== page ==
Richard Muller is a physicist and an inventor whose contributions are both experimental and theoretical.
His experimental work on cosmic radiation from the origin of the universe provided the first direct measurement of the velocity of the earth. He invented Accelerator Mass Spectrometry, the most sensitive method of detecting low levels of radioactivity and of dating samples for archaeology and geology. He and his group at Berkeley have built a system for the identification of astrophysical phenomena. As a result, they have discovered numerous supernovae. Based on an observed periodicity in mass extinctions of species on Earth, his work predicted the existence of a small star orbiting the sun, which he calls Nemesis. Muller is the author of several books including Nemesis (1988), The Three Big Bangs (1996), and Ice Ages and Astronomical Causes (2000).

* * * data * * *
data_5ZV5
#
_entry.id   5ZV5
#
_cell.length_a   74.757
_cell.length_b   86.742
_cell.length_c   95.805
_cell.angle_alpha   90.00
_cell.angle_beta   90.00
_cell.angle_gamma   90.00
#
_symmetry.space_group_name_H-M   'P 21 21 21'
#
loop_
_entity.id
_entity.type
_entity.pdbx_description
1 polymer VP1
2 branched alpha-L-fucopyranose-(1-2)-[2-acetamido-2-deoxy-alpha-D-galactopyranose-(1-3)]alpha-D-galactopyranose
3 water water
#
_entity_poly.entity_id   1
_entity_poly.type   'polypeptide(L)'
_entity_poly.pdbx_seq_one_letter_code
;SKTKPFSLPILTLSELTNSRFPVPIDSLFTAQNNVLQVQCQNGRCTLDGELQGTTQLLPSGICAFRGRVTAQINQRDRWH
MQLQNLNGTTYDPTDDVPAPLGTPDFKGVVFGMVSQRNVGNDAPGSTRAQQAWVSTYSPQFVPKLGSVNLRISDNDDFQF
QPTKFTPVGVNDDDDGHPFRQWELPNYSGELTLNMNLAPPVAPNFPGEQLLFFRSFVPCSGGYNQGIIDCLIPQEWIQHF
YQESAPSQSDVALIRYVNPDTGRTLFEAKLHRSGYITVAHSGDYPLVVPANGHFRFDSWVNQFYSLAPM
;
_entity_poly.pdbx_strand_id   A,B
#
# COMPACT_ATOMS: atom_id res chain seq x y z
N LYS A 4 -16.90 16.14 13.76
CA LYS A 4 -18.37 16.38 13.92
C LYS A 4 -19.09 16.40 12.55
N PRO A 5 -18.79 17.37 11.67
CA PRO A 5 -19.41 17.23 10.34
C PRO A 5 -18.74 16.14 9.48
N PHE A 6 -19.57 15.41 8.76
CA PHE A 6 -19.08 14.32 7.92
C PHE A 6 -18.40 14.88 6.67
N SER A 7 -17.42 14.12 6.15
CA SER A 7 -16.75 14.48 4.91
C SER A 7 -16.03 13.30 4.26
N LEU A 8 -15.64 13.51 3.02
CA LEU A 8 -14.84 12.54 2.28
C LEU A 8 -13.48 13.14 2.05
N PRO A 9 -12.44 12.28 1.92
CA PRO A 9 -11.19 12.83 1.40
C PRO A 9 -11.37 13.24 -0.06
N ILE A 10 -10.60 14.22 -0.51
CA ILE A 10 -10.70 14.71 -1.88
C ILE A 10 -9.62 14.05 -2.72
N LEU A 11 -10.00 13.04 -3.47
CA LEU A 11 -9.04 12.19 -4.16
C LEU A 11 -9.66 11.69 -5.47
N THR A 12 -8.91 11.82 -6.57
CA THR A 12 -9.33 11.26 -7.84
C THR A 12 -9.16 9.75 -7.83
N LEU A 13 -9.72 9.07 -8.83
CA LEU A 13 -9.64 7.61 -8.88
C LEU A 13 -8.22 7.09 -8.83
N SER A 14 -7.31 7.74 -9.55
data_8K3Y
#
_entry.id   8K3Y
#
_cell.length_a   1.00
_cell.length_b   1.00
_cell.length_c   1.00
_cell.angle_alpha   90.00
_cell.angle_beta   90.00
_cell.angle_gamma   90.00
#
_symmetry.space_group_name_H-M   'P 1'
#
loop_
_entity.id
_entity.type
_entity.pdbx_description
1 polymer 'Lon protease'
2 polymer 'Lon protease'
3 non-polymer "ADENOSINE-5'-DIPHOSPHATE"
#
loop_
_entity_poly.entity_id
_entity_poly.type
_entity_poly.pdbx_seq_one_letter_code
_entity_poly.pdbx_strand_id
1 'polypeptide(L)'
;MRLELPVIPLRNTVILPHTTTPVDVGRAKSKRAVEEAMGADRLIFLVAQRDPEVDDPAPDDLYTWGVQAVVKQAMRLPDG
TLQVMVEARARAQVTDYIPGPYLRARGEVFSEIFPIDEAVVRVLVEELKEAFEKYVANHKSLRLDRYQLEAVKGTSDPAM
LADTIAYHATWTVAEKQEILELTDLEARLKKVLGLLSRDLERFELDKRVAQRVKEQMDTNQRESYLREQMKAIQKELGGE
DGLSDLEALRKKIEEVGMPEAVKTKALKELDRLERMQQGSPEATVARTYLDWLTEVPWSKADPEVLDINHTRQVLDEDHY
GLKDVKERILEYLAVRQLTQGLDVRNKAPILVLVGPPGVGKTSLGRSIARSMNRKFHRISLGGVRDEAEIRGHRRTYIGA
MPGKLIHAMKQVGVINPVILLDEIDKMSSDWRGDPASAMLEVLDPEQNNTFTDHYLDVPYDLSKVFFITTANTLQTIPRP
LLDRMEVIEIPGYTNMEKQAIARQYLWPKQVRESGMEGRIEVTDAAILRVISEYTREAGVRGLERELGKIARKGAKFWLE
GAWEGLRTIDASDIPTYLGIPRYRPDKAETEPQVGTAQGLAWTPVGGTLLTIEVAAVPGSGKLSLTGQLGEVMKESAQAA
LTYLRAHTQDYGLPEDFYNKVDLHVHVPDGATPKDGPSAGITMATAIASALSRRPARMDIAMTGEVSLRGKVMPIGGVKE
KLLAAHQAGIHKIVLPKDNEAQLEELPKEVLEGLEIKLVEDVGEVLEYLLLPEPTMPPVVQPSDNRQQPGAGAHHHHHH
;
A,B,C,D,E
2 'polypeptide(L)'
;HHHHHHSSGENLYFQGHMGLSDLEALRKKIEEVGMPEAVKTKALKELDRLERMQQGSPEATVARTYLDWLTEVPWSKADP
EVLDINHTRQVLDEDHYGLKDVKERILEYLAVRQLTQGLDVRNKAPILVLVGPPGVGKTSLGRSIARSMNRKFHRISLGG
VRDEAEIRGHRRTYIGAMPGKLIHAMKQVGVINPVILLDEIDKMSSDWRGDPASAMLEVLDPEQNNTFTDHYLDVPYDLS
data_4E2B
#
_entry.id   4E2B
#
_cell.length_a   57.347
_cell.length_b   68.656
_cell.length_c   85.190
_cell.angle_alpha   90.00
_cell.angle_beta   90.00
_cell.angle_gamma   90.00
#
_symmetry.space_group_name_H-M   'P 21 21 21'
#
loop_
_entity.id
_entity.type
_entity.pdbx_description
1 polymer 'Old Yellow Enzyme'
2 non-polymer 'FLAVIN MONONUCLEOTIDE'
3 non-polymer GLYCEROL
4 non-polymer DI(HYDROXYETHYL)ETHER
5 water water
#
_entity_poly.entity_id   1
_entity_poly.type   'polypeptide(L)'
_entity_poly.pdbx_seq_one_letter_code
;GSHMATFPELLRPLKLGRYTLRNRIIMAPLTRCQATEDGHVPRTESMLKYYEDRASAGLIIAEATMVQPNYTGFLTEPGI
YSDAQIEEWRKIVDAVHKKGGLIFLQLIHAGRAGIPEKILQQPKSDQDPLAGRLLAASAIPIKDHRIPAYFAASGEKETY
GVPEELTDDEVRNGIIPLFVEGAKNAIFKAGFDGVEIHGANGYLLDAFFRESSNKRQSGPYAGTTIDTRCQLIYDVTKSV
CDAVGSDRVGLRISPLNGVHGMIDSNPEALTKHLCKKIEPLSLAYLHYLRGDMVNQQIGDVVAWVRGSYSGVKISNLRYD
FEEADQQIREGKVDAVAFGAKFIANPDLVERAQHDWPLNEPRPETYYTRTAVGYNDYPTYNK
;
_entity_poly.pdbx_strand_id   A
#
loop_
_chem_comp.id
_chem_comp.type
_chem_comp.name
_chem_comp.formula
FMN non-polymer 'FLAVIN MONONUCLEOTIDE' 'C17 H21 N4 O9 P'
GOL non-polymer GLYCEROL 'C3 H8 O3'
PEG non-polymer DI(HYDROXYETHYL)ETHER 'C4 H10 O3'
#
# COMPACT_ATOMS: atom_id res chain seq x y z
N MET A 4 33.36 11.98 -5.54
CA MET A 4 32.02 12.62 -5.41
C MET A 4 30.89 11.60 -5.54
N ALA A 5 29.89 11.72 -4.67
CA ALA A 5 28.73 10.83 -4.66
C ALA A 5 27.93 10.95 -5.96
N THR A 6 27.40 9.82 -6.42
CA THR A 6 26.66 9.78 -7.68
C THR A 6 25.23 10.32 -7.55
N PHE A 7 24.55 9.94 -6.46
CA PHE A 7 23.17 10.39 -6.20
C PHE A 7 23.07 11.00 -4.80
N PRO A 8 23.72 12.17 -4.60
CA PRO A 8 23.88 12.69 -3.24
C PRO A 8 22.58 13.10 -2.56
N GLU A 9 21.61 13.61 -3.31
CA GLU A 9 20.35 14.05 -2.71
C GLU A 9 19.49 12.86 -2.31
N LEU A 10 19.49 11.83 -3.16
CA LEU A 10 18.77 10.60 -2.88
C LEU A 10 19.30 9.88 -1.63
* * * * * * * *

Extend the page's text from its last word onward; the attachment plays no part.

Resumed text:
Since 1978, Muller has been a professor of physics at the University of California, Berkeley and, since 1979, a senior scientist at the Lawrence Berkeley Laboratory, where he is associated with the Institute for Nuclear and Particle Astrophysics. His articles have appeared in such publications as Nature, Geophysical Research Letters, and Science.
Muller received an A.B. (1964) from Columbia University and a Ph.D. (1969) from the University of California, Berkeley.
Last updated January 1, 2005.